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We had some cases with interesting facts come up this week.

The United States Supreme Court issued a ruling on providing survivor benefits to children conceived by in vitro fertilization, with frozen sperm, after the father died. In Astrue v. Capato, Respondent mother of the twins applied for Social Security survivors benefits for the twins, relying on 42 U.S.C. 416(e) of the Social Security Act, which defined child to mean, inter alia, “the child or legally adopted child of an [insured] individual.” The Social Security Administration denied the application, reading the act to entitle biological children to benefits only if they were qualified to inherit as a decedent under state intestacy law. The USSC upheld this interpretation, ruling that it was more in tune with the purpose of the statute, to provide for children who were supported by the deceased wage earner.

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Well, it hasn’t been a good week for the reputation of the legal profession.

By now, you’ve heard that the 9th Circuit ruled on Padilla v. Yoo, finding that plaintiffs do not have a cause of action against the former Deputy Assistant Attorney General John C. Yoo for injuries suffered as a result of Mr. Yoo’s “torture memos.” The Court found that Yoo was entitled to qualified immunity under Ashcroft v. al-Kidd, because regardless of the legality of plaintiff’s detention and the wisdom of Yoo’s judgments, at the time he acted the law was not “sufficiently clear that every reasonable official would have understood that what he [wa]s doing violated[d]” plaintiff’s rights.

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Here is a rundown of March’s highest scoring lawyers on Justia Legal Answers, along with a look at which Justia Dockets legal filings, Tech Law blog posts, and Facebook posts readers viewed the most.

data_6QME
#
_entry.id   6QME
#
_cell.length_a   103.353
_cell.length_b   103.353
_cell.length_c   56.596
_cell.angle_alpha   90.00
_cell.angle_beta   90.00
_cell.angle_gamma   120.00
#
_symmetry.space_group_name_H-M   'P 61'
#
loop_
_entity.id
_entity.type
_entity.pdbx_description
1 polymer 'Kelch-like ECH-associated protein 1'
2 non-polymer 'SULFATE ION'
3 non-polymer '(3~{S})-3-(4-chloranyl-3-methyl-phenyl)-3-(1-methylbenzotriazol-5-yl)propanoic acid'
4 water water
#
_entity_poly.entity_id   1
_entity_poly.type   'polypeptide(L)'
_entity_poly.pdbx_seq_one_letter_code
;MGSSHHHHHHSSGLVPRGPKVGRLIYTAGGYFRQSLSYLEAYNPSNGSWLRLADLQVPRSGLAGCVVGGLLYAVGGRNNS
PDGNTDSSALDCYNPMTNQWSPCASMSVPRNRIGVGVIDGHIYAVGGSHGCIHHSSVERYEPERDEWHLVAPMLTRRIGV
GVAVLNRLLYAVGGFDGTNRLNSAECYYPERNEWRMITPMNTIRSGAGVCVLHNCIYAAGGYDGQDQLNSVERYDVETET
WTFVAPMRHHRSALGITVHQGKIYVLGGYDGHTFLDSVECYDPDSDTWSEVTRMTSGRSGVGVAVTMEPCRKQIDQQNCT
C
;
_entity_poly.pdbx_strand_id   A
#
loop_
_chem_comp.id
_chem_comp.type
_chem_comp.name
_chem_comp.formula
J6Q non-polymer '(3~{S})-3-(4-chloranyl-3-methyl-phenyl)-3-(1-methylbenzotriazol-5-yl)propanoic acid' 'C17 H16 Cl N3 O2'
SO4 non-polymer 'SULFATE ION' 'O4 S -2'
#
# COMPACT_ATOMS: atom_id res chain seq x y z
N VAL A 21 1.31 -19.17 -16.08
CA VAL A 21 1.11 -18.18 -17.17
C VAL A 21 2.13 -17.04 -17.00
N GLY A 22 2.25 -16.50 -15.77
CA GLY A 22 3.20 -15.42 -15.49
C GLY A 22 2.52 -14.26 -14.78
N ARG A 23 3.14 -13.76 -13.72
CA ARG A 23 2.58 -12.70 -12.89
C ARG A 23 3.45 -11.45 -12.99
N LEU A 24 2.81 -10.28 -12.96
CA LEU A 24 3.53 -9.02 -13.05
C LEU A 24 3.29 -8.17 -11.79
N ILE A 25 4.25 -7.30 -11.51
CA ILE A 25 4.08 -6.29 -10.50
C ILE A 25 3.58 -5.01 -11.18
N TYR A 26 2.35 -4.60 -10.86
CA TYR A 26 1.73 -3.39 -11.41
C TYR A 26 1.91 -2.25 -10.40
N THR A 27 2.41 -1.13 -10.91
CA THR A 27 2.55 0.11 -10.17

Justia Legal Answers’ Top 10 Legal Answerers for March 2012

  1. Min G. Kim, 880 points, 18 answers
  2. David Philip Shapiro, 705 points, 14 answers
  3. Gojko Kasich, 600 points, 12 answers
  4. Vincent Ronald Ross, 560 points, 12 answers
  5. Andrew Bresalier, 500 points, 10 answers
  6. Daniel Marc Berman, 430 points, 18 answers
  7. Janet Rubel 400 points, 8 answers
  8. James Kenneth Sweeney, 300 points, 6 answers
  9. Benjamin P. Urbelis 250 points, 5 answers
  10. Michael Howard Joseph, 210 points, 5 answers

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James J. 'Whitey' Bulger pictureWhitey Bulger, the indicted and apprehended alleged ringleader of Boston’s notorious ‘Winter Hill Gang’ organized crime family, needs “a reasonable amount of time to review a tsunami’s worth of discovery,” according to Bulger’s defense lawyers J.W. Carney, Jr. and and Henry B. Brennan.

The statement was made in a filing with the Massachusetts federal court this morning (read the legal filing below).

Just how much material?

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Facebook is hacking Congress. But don’t be alarmed.

It’s all legal. Really.

Democratic and Republican lawmakers and their staffs are making nice on Capitol Hill this afternoon in a hackathon with Facebook engineers and software developers.